On becoming: 5 things I wish I knew when I started to learn to code.

The programming world might be challenging place for a beginner.

I started learning to code few years ago but realized I had made huge mistakes and went down the wrong path that didn’t quiet make me the developer that I needed to be(!want) instead it made me the developer I didn’t want to be, an impostor.

To fix this I didn’t really know what to do and was depressed for a while, I knew a few code and wrote some basic apps including a Facebook chatbot but I was not really growing.

But fast-forward to now, I’m getting really better than I used to be and already working on my own app(tintermarks!).

But I realized I needed to share just how the journey has been/is going and what I wished I had always knew and practiced before now.

1. Decide: Narrow your skills, focus on one thing you’d like to be great at.

“Note: Great is not good if you can be better.”

If you narrow your skills, you will get broad and healthy understanding of whatever it is you want to be good at, it might be a library, framework, programming language or even cooking beans. When you have less things in your mind to study and work with for a long time, you’ll feel really comfortable, become an expert and might even get to help others.

What I did wrong:

Tried to learn too many things,languages at a time as i was too excited. I eventually settled for the great JavaScript.

2. Pride out, learn in. (or Learning).

“Right now, I know very little about machine learning. In some months, I will know a lot. This morning, I knew little about meanshift. Now, I know a bit. Learning difficult things is really only about biting tiny bits at a time, but don’t stop for a long while.” — Mark Essien.

Coding is a process that requires constant learning and practice for life, no matter even if you made progress installing an IDE, it’s progress after all, you can leverage that to boost your confidence to learning more everyday.

The more basics you understand the more confident you become. Even if you fail, the basics will always be there to guide you and make you better.

Always feel free to revisit/revise the basics. Besides there is no complex without basic and no basic without complex. It takes a long time to become an experienced developer, be patient, respect that.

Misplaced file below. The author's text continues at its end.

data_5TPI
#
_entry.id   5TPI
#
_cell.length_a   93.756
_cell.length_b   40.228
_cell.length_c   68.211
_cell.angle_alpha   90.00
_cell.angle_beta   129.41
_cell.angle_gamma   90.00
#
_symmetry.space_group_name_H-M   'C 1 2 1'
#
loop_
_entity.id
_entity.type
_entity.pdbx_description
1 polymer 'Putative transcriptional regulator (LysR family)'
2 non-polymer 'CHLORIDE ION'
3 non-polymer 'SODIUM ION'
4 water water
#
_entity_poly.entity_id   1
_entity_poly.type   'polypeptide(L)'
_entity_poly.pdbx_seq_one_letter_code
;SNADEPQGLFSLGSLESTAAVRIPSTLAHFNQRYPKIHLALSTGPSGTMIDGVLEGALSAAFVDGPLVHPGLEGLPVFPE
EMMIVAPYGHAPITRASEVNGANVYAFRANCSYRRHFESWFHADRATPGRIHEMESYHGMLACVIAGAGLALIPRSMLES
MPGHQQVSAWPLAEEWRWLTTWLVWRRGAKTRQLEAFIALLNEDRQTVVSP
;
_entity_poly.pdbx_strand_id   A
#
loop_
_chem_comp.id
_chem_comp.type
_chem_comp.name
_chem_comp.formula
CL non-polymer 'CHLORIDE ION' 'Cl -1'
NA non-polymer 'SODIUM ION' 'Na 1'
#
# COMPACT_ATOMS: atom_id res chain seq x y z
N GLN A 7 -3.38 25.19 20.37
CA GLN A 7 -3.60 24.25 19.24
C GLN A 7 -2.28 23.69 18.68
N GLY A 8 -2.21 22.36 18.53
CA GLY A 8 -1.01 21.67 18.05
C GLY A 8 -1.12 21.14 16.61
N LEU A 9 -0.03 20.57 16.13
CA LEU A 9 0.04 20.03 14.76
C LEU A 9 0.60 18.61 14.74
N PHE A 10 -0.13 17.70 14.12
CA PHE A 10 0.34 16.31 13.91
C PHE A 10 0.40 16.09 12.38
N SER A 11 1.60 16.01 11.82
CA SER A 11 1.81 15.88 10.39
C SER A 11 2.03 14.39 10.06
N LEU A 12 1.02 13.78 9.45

What i did wrong:

I was always going for the big topics and wasn’t really getting a hang of the basics. I always forgot to practice and learn how to learn,practice better.

3. Start a project.

“I’m just about to take a much-needed nap after surfing all night doing legal stuff and my friend comes in! How bout a ad-blocker, sorry! friend-blocker (or frad-blocker) service that detects friends coming when I want to take a serious nap, automatically tells them I’m already in dream land.”

Well you didn’t hear this from me! :-D. This might sound really evil but it’s an idea that offers solution to a problem which in this case is my problem.

Using the little you learned after studying a framework, programming language or online course/tutorial to create and finish a basic or even not so basic project helps you understand and learn more about real-world applications.

It is the best way to become a good developer or programmer.

Don’t feel discouraged if other people’s projects are more cooler than yours, try instead to be motivated by it and learn about how they tackled such process, chances are that you’ll make a better product if you feel encouraged that you can do it too. Always be patient,calm and positive.

What i did wrong:

I had a really complex structure of my project idea in mind, I needed to respect the fact that modularity and gradual implementation of important features were key to success. I need to think big but start small.

4. Connect, connect, connect.

Those people/events you have in your circle defines you.

If a footballer wants to become better,

He goes to the football field to play, watch others play. That doesn’t mean he’s not a good player, In fact he might get a contract if he’s noticed by a club seeking talent.

Also, to improve teamwork and skills, the footballer also listens to a coach, plays in a team.

Well this article is not for footballers..but the entire scenario is same for developers.